BY JENNIFFER WARDELL
BOUNTIFUL – It was her story. He was only there to help tell it.
Bestselling author and congressman Chris Stewart has plenty of experience with the spotlight, but attention was the last thing on his mind when he worked with Elizabeth Smart to write her memoir. Though their joint effort, “Elizabeth Smart: My Story” is currently in the top 10 on the New York Times Bestseller List for nonfuction, Stewart said he’s more proud of the fact that the focus is firmly on Smart.
“One critic said it sounded like a 14 year old girl had written it, and it was one of the nicest things anyone has said about the book,” he said. “I don’t know if he meant it as a compliment, but that’s precisely the voice we were looking for.”
Smart was only 14 years old when she was abducted from her Salt Lake home in 2002. She was found nine months later in Sandy, held captive by Brian David Mitchell. In 2011, Mitchell was sentenced to two life-terms in federal prison.
Stewart, who is currently serving as the U.S. Congressman for Utah’s 2nd District, isn’t new to co-writing. He wrote “Seven Miracles That Saved America” and “7 Tipping Points That Saved the World,” both of which were also New York Times bestsellers, with his brother Ted Stewart.
“When I wrote with my brother, we would talk together and try to decide where the story was going and what was important,” said Stewart. “Working with Elizabeth was really different in that this had to be entirely her story. I wanted so badly for it to be in her voice.”
Though her father was the one to first recommend Stewart for the memoir, it was Smart herself who read Stewart’s previous work and decided that he was the author she wanted to work with on her book.
“She read enough of my books to know this was who I was, and decided this was a project we could work on together,” said Stewart. “From the first meeting, we felt very comfortable with each other.”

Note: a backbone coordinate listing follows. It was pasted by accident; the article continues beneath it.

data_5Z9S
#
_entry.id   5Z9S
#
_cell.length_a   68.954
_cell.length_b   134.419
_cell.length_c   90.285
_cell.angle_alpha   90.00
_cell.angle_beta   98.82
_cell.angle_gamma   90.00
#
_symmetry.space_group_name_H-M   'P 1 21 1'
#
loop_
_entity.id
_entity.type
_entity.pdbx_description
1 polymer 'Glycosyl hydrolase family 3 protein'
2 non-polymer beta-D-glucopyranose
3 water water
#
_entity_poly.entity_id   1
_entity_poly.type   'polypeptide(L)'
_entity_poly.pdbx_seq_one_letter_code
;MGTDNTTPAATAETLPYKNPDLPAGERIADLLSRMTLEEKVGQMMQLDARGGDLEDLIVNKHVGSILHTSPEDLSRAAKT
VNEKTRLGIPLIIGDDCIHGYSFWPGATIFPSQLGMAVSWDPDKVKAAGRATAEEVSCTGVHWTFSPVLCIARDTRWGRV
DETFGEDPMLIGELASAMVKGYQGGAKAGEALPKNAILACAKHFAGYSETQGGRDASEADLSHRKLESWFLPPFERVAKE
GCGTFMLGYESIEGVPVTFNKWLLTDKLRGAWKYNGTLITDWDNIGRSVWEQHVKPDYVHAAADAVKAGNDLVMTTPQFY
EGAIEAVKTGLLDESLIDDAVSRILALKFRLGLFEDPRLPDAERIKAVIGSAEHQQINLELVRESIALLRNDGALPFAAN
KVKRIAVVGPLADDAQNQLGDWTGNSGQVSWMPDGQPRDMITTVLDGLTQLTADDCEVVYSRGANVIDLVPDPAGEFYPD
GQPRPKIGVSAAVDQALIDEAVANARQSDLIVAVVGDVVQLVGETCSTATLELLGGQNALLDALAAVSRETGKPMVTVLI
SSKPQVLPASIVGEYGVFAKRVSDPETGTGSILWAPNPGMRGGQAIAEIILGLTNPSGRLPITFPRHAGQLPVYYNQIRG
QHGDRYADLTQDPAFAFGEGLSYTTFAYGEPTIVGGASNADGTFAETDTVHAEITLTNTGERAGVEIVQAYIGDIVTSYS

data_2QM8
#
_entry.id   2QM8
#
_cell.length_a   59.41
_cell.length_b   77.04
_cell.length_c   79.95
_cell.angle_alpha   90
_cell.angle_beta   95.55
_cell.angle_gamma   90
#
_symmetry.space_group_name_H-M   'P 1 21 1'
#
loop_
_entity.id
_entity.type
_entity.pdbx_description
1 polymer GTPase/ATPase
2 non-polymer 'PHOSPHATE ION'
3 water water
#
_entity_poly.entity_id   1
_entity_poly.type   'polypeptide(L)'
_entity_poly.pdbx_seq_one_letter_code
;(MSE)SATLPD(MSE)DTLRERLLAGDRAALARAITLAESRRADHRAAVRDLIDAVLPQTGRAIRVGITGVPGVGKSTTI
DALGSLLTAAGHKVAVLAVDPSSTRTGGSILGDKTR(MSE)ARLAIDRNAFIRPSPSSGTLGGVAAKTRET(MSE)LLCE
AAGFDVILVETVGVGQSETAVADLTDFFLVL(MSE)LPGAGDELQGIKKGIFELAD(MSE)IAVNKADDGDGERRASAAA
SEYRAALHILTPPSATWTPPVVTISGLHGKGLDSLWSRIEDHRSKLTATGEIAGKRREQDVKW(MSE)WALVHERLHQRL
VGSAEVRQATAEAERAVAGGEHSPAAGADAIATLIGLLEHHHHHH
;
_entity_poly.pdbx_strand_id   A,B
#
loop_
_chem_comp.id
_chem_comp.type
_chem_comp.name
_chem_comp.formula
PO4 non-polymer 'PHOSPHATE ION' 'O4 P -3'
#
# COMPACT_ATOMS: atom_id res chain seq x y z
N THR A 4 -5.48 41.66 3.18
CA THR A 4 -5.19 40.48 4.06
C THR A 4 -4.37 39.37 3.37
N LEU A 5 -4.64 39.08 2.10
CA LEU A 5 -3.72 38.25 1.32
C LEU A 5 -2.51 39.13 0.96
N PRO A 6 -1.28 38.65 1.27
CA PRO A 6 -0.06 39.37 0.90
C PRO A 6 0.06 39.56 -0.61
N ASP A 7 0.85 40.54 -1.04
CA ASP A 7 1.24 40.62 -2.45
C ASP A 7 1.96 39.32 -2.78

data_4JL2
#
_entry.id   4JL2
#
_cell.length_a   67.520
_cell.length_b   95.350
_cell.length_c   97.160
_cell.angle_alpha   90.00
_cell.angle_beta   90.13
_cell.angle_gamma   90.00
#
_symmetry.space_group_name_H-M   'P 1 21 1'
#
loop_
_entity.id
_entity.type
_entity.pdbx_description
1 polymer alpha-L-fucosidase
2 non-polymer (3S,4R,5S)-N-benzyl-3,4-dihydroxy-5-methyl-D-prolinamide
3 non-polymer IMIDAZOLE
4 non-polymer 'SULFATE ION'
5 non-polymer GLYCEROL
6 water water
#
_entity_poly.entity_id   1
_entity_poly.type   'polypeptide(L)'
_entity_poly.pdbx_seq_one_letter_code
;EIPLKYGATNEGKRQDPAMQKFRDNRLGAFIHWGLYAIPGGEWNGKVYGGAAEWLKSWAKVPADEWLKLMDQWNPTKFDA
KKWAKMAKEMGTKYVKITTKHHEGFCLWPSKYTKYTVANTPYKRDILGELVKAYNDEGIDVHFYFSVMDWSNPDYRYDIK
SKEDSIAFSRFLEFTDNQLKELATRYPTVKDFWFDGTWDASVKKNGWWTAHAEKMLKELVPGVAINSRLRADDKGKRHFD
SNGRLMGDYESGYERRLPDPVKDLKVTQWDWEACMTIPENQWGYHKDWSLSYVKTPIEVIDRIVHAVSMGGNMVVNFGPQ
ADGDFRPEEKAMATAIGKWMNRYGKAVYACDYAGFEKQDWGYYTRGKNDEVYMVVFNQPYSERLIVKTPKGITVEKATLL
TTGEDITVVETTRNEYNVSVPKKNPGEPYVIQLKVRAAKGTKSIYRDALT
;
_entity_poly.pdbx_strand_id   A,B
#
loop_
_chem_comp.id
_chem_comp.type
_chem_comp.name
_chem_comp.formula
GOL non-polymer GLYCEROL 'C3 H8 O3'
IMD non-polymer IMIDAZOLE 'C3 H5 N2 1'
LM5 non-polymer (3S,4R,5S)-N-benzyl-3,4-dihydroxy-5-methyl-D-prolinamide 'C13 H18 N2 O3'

The duo began working on the project more than two years ago, walking through some of the sites relevant to Smart’s kidnapping and hearing the story in her own words.
“We spent hours and hours together,” said Stewart. “We went to the place where she was held captive for two months, chained to a tree. She helped me understand the emotions she was feeling at the time.”
To both Smart and Stewart, however, the years that followed are equally important to the story. Smart, who married in 2012, has spent the last several years as an activist working to support sexual predator legislation and raise awareness about abductions.
“The most important thing was to tell the story in a way that was helpful and hopeful to people,” said Stewart. “It was a dark and tragic experience, but it also had to be inspiring. That was the whole point.”
Stewart, who took office this past January, remained dedicated to that vision even as he had to juggle completing the book with his first few months as a congressman.
“There were some late nights,” he said. “But I wrote a couple of books when I was a pilot in the Air Force, and that was a 60-hour-a-week job. Writing has always been something I’ve done in addition to my other responsibilities.”
In the end, he feels the effort was worth it.
“Elizabeth and I are both very happy with the book,” said Stewart. “I think it’s what we were hoping for.”